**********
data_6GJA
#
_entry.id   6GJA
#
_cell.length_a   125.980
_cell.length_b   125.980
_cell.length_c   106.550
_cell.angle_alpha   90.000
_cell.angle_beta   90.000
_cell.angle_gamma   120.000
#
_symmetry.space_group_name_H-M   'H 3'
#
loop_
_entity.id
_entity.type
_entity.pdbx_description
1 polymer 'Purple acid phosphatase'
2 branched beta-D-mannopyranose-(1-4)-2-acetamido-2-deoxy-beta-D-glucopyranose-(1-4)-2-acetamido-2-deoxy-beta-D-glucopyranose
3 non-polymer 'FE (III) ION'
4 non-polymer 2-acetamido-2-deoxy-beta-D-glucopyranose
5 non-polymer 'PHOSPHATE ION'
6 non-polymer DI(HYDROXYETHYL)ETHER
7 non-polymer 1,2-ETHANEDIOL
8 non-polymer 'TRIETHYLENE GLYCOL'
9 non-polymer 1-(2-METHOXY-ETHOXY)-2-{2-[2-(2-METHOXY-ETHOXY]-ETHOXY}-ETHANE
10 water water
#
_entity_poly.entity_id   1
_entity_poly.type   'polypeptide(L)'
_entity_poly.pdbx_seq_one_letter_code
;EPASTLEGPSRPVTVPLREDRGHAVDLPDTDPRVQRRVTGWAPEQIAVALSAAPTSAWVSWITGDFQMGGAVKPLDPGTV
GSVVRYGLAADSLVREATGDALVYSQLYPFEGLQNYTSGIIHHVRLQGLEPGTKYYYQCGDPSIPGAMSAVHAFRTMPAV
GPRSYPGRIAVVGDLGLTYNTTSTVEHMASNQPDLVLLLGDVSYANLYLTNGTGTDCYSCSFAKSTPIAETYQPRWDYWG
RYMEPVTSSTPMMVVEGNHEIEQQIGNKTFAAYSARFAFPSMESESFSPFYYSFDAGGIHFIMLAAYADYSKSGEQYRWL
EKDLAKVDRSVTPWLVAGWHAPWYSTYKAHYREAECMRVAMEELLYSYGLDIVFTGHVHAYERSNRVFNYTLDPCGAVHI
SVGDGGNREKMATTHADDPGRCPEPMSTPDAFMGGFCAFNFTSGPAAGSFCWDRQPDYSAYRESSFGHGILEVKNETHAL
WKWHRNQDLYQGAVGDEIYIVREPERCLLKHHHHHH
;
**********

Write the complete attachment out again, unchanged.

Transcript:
data_6GJA
#
_entry.id   6GJA
#
_cell.length_a   125.980
_cell.length_b   125.980
_cell.length_c   106.550
_cell.angle_alpha   90.000
_cell.angle_beta   90.000
_cell.angle_gamma   120.000
#
_symmetry.space_group_name_H-M   'H 3'
#
loop_
_entity.id
_entity.type
_entity.pdbx_description
1 polymer 'Purple acid phosphatase'
2 branched beta-D-mannopyranose-(1-4)-2-acetamido-2-deoxy-beta-D-glucopyranose-(1-4)-2-acetamido-2-deoxy-beta-D-glucopyranose
3 non-polymer 'FE (III) ION'
4 non-polymer 2-acetamido-2-deoxy-beta-D-glucopyranose
5 non-polymer 'PHOSPHATE ION'
6 non-polymer DI(HYDROXYETHYL)ETHER
7 non-polymer 1,2-ETHANEDIOL
8 non-polymer 'TRIETHYLENE GLYCOL'
9 non-polymer 1-(2-METHOXY-ETHOXY)-2-{2-[2-(2-METHOXY-ETHOXY]-ETHOXY}-ETHANE
10 water water
#
_entity_poly.entity_id   1
_entity_poly.type   'polypeptide(L)'
_entity_poly.pdbx_seq_one_letter_code
;EPASTLEGPSRPVTVPLREDRGHAVDLPDTDPRVQRRVTGWAPEQIAVALSAAPTSAWVSWITGDFQMGGAVKPLDPGTV
GSVVRYGLAADSLVREATGDALVYSQLYPFEGLQNYTSGIIHHVRLQGLEPGTKYYYQCGDPSIPGAMSAVHAFRTMPAV
GPRSYPGRIAVVGDLGLTYNTTSTVEHMASNQPDLVLLLGDVSYANLYLTNGTGTDCYSCSFAKSTPIAETYQPRWDYWG
RYMEPVTSSTPMMVVEGNHEIEQQIGNKTFAAYSARFAFPSMESESFSPFYYSFDAGGIHFIMLAAYADYSKSGEQYRWL
EKDLAKVDRSVTPWLVAGWHAPWYSTYKAHYREAECMRVAMEELLYSYGLDIVFTGHVHAYERSNRVFNYTLDPCGAVHI
SVGDGGNREKMATTHADDPGRCPEPMSTPDAFMGGFCAFNFTSGPAAGSFCWDRQPDYSAYRESSFGHGILEVKNETHAL
WKWHRNQDLYQGAVGDEIYIVREPERCLLKHHHHHH
;